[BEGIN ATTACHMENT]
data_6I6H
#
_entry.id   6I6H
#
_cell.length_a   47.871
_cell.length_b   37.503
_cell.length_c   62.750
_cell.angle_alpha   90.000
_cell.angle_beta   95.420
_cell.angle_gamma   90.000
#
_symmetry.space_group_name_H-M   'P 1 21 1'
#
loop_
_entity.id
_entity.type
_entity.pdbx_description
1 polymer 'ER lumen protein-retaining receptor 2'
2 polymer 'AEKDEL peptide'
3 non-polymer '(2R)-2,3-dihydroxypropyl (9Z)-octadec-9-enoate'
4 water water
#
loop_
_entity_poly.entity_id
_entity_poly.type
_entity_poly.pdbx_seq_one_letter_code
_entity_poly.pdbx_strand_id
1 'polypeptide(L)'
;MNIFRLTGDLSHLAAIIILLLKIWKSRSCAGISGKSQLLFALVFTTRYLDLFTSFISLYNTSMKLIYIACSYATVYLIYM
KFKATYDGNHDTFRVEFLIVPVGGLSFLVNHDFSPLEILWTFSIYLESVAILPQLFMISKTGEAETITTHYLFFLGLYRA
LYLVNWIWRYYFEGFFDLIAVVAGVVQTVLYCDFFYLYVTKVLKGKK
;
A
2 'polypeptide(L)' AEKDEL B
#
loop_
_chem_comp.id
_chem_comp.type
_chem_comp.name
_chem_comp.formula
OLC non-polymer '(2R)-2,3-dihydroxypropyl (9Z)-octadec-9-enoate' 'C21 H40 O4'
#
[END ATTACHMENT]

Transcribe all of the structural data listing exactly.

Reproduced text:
data_6I6H
#
_entry.id   6I6H
#
_cell.length_a   47.871
_cell.length_b   37.503
_cell.length_c   62.750
_cell.angle_alpha   90.000
_cell.angle_beta   95.420
_cell.angle_gamma   90.000
#
_symmetry.space_group_name_H-M   'P 1 21 1'
#
loop_
_entity.id
_entity.type
_entity.pdbx_description
1 polymer 'ER lumen protein-retaining receptor 2'
2 polymer 'AEKDEL peptide'
3 non-polymer '(2R)-2,3-dihydroxypropyl (9Z)-octadec-9-enoate'
4 water water
#
loop_
_entity_poly.entity_id
_entity_poly.type
_entity_poly.pdbx_seq_one_letter_code
_entity_poly.pdbx_strand_id
1 'polypeptide(L)'
;MNIFRLTGDLSHLAAIIILLLKIWKSRSCAGISGKSQLLFALVFTTRYLDLFTSFISLYNTSMKLIYIACSYATVYLIYM
KFKATYDGNHDTFRVEFLIVPVGGLSFLVNHDFSPLEILWTFSIYLESVAILPQLFMISKTGEAETITTHYLFFLGLYRA
LYLVNWIWRYYFEGFFDLIAVVAGVVQTVLYCDFFYLYVTKVLKGKK
;
A
2 'polypeptide(L)' AEKDEL B
#
loop_
_chem_comp.id
_chem_comp.type
_chem_comp.name
_chem_comp.formula
OLC non-polymer '(2R)-2,3-dihydroxypropyl (9Z)-octadec-9-enoate' 'C21 H40 O4'
#